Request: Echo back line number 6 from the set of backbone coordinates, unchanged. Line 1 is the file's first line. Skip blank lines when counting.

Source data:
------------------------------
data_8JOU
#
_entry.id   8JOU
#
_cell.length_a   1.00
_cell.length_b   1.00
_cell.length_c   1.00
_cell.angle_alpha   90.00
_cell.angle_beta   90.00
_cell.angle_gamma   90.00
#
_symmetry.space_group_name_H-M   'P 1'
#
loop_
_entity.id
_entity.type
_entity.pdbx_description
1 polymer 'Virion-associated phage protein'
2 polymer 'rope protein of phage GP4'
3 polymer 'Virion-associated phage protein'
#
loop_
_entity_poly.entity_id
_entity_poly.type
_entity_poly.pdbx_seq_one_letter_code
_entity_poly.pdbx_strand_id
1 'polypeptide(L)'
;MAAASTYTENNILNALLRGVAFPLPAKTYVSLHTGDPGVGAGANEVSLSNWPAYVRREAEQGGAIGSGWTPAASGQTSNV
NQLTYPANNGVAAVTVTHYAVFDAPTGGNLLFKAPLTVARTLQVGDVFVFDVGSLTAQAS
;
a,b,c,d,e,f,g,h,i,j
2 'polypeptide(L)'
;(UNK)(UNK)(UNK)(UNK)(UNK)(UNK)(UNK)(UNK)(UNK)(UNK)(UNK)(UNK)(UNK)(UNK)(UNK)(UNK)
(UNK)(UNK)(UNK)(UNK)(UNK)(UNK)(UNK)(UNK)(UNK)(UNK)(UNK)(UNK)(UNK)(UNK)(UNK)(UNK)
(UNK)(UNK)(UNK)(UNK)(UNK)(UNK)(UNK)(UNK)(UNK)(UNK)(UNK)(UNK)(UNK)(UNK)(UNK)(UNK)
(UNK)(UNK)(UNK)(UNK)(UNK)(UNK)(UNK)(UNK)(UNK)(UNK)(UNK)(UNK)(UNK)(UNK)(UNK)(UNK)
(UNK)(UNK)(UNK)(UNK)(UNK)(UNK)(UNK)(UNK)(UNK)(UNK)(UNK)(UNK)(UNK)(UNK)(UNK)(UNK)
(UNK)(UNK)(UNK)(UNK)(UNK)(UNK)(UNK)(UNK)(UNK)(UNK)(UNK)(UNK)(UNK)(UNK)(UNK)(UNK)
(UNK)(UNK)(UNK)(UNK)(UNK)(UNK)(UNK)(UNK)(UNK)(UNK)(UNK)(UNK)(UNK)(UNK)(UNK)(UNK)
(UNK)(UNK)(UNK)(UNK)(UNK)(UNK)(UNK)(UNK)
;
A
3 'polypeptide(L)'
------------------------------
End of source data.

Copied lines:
_cell.length_b   1.00